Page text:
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10/31/2012 7:15:20 AM
Thank you for not pushing alcohol. As a family loaded with alcoholism I have been mortified by the push for alcohol consumption. I would much rather see my loved ones die at older middle age of a heart attack than destroy their lives and the lives of their children with alcohol, and then die early anyway.
10/31/2012 3:44:22 AM
I echo PETESIS... We need to keep pushing the word out that it's not meat and fat that leads to heart disease, it's sugar and flour and the like.
Thanks to MINDHORIZON for some good words of wisdom.
I joined the anti-happymeal team two years ago. Fries and burgers turned in to greens, cabbage, beets, fruit, nuts, etc. I still eat mass produced meat, but I'm switching over to grass fed little by little.
I think this article is a real load of misinformation.... Same old "heart healthy" advice that has been proven wrong again and again... cholesterol in the diet does not translate into cholesterol in the body. And most all of sugar is an unnatural thing for human beings. The whole concept of what we consider a normal blood sugar level.... (spiking back and forth between meals and fasting) is a scientific disgrace . Todays dieticians are for the most part preaching mistaken information and we are fatter than ever before.
Low salt is difficult and requires monitoring closely. As I have had a heart attack I am supposed to limite sodium to 1500 mg/d.so I look very closely at sodium.
For instance you can generally substitute frozen for canned (less salt but check the labels!) Use salt substitutes (there are lots available and the $1 store has a great one here). Check brands as well...some brands have less salt than others.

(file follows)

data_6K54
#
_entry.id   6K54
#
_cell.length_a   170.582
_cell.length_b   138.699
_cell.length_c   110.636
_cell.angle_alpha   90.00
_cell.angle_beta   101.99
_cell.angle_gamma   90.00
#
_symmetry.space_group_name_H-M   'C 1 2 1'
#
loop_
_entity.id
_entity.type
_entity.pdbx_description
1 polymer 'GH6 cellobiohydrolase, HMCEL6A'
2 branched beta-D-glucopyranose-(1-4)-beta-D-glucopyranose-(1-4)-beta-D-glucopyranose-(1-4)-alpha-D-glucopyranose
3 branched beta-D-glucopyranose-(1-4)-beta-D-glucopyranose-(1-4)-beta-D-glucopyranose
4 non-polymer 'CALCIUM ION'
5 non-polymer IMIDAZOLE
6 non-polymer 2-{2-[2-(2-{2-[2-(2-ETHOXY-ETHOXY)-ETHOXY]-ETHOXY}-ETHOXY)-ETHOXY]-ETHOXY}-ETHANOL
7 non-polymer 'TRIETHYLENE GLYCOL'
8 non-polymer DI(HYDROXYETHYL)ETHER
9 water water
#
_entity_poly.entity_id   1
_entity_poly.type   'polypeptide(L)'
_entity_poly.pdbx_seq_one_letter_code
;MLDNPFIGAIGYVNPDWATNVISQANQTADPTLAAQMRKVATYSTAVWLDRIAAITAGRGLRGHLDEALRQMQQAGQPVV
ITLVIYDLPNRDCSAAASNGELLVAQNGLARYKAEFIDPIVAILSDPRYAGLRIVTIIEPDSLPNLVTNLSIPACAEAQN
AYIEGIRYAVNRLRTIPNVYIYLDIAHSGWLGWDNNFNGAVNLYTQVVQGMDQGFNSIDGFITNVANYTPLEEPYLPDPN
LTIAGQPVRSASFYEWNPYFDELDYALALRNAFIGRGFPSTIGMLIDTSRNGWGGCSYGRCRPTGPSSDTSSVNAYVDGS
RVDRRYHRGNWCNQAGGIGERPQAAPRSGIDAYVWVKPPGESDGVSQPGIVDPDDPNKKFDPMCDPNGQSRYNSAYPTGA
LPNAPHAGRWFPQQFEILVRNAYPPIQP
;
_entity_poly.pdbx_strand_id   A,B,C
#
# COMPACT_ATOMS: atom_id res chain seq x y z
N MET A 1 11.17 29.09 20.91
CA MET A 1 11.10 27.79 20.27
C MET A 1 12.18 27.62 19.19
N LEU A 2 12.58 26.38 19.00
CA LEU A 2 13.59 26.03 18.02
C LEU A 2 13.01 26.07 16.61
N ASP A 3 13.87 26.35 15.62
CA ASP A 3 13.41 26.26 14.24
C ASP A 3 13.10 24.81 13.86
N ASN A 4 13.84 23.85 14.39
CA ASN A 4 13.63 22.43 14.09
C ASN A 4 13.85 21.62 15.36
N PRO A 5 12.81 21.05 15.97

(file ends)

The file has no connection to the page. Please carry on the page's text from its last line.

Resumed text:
I also shop at the Amish store in town....their Amish made products have less preservatives (if any) and generally less salt.
This is not impossible, but also I look at the whole week or month. Once or twice a month I go over 2000....and that is pretty reasonable. (The days I cook with Soy Sauce---reduced sodium of course)
Unless you make everything you eat from scratch or only eat whole, unprocessed foods, it is almost impossible to keep to 2300mg of sodium each day, let alone 1500. How are we supposed to achieve this goal when the food industry is working against us?
Frozen vegetables can be a source of salt too, because some companies soak theirs in brine before they freeze it. Check the ingredient list, check the sodium on the label, be sure it's what you want before you buy it. I like T.J. Farms frozen vegetables, because they don't package their vegetables with any added sodium.
I am a 61 yrs old Phiadelphian. On March 2009, I was diagnosed with "Conjestive Heart failure". I'll never forget how tired I was the week before I was rushed to the hospital for breathing problems, and swollen ankles. This article is right about the fruits & veggies. Fish is good too. I have changed my diet dramatically since last year, but I had been eatin & exercisin all along. It was the stress that actually added to the heart trouble, so be careful not to get too stressed. You need to do more than just eat right & exercise, especially if you're over 50. Feel free to add me as your friend, so we can communicate.
I just turned 61 and have had a very bad time the last several years. I am now committed to surviving and surviving well. Bad heart disease, stents, metabolic syndrome, depression. I even went off medication (very dumb!) but now have a dr's appt and plan to change my life. Used to think I couldn't do it and was a loser. I really think I have the right place to be in my journey now. With all the contradictory info on food and supplements it is very difficult to figure things out. So my start is plodding but seeing the kind of conversations above helps. Thank you, everyone!
My mom is in her early 60s and already has heart disease. She's been complaining of the symptoms for over 5 years so that put her at 50s for heart disease. I have read enough now knowing my chances of getting it just went up due to that factor. I am doing everything I possibly can to reduce my risks and to keep a healthy heart. I have a young son I plan on watching and help guide in his journey of growing up. Thanks to SparkPeople I am doing what I can for myself and now my family to ingrain healthier habits and reduce everyone's overall risks.
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